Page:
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From Tehelka Magazine, Vol 7, Issue 31, Dated August 07, 2010


A sales-boosting software tool is a major hit with companies



WHEN YATIN Mayekar, a Maharashtra-based mango exporter from Devgad, tried to promote his produce on the Internet in 2001, the site — giftmangoesindia. com — had attracted few hits. But soon his friend and collaborator Milind Mody, who owned a cyber café, found the solution: SEO. Search engine optimisation technology helps increase a website’s traffic by creating tags or keywords. The two placed tags like “gift mangoes” and “mango gifting” in spots likely to make an impact. It worked. Though a slow process, SEO ensured that the website would be on top of Google. Mayekar is now busy handling global queries, and sales are brisk. “Sometimes, I have to decline orders. It’s thanks to SEO,” he says.

Around the same time that Mayekar and Mody were grappling with the problem of boosting sales, M Shabir, a fresh MBA graduate from Pune who made a living hawking websites for a Bangalore- based software firm, came to pretty much the same conclusion: just setting up a website doesn’t mean sales will happen. “Clients faced a problem selling their products online because there was no traffic,” adds Shabir. “So I started digging into SEO.” In 2004 he launched his own company, SEO Valley, and today, according to topseos.in — a portal that tracks Indian SEO solution providers — the Bhopal-based firm that has Nokia USA as a client generates close to $3 million annually. And it has been growing at the rate of 60 percent since 2006.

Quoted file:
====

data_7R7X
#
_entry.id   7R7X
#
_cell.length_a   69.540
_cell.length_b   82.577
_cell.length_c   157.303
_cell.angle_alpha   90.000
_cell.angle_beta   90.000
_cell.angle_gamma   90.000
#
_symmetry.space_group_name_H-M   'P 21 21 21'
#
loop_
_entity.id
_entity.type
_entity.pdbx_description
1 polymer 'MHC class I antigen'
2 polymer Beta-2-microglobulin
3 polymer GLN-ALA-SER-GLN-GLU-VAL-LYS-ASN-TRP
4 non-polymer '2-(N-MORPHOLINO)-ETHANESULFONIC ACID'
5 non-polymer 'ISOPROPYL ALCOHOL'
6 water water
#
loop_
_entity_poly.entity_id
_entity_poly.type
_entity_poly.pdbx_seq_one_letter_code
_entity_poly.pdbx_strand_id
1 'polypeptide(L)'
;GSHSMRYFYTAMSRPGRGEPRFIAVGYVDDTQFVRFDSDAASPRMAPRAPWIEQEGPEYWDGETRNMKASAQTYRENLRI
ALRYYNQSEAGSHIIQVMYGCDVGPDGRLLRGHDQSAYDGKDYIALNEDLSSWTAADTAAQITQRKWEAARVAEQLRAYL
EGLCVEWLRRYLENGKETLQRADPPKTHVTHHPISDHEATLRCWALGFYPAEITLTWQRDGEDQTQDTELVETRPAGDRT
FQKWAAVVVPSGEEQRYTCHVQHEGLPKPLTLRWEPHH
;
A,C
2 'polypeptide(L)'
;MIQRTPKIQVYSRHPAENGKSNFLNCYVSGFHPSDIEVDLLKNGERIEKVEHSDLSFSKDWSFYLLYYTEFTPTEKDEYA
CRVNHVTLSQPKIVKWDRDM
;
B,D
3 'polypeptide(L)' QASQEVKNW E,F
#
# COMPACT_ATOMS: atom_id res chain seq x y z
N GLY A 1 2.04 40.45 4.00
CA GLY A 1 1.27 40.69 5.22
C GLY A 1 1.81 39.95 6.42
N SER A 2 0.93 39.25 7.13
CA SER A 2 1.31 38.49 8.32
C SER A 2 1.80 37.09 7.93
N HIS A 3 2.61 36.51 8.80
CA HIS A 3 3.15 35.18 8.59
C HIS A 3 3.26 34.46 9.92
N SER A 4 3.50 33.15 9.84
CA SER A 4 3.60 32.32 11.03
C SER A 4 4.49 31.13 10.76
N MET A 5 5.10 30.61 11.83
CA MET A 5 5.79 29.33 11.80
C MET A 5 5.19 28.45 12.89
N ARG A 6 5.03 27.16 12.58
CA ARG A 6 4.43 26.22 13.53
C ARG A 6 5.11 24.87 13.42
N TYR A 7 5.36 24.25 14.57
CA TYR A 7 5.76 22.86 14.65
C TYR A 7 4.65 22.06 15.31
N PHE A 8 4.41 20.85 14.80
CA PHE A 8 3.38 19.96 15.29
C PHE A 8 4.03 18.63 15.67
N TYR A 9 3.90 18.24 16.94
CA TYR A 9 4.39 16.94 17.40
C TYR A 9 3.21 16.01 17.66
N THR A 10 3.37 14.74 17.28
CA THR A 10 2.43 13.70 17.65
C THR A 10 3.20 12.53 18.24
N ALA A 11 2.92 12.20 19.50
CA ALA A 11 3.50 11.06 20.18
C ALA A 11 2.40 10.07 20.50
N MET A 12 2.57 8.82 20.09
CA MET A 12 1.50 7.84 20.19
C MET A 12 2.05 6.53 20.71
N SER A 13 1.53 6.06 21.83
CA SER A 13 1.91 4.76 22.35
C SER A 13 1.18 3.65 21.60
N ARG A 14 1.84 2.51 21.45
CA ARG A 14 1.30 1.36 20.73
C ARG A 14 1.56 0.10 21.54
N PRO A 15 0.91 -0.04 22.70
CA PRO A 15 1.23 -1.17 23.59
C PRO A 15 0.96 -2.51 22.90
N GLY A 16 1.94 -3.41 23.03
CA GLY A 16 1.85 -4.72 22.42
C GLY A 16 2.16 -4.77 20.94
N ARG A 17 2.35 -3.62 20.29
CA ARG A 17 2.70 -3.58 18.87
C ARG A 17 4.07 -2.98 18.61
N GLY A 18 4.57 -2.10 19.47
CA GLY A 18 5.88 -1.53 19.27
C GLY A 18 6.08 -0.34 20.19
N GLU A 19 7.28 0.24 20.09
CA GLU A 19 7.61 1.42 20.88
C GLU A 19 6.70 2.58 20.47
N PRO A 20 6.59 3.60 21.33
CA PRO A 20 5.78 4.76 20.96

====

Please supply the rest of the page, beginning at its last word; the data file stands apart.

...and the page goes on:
Mody has his own company — eBrandz.com. “I set up my firm in 2003 with a capital of Rs 50,000,” he says. Today, eBrandz reportedly generates annual revenues of $3 million, and has offices in Mumbai, New York, Sydney, Kuala Lumpur, London and Singapore. From a mere handful in 1999, the number of SEO firms is nearly 600 now. Yet despite the spread of Internet in India, the main revenue source for its SEO firms is the US. “India’s online ecosystem is far from developed. Indians like to do deals across the table while Americans prefer online transactions,” Mody says.

“It’s the US where the money lies,” adds Gyan Sati, product manager at the Noida-based Outsource SEO, founded in 2004 on an investment of $1,000, but which now has a turnover of more than $5 million. “The Indian SEO market is not very good.”

Today, Indian SEO companies account for a mere 2 percent of the American pie. “We will grow in the next two-three years, but we have to work more on our pricing and branding,” says Mody.


From Tehelka Magazine, Vol 7, Issue 31, Dated August 07, 2010

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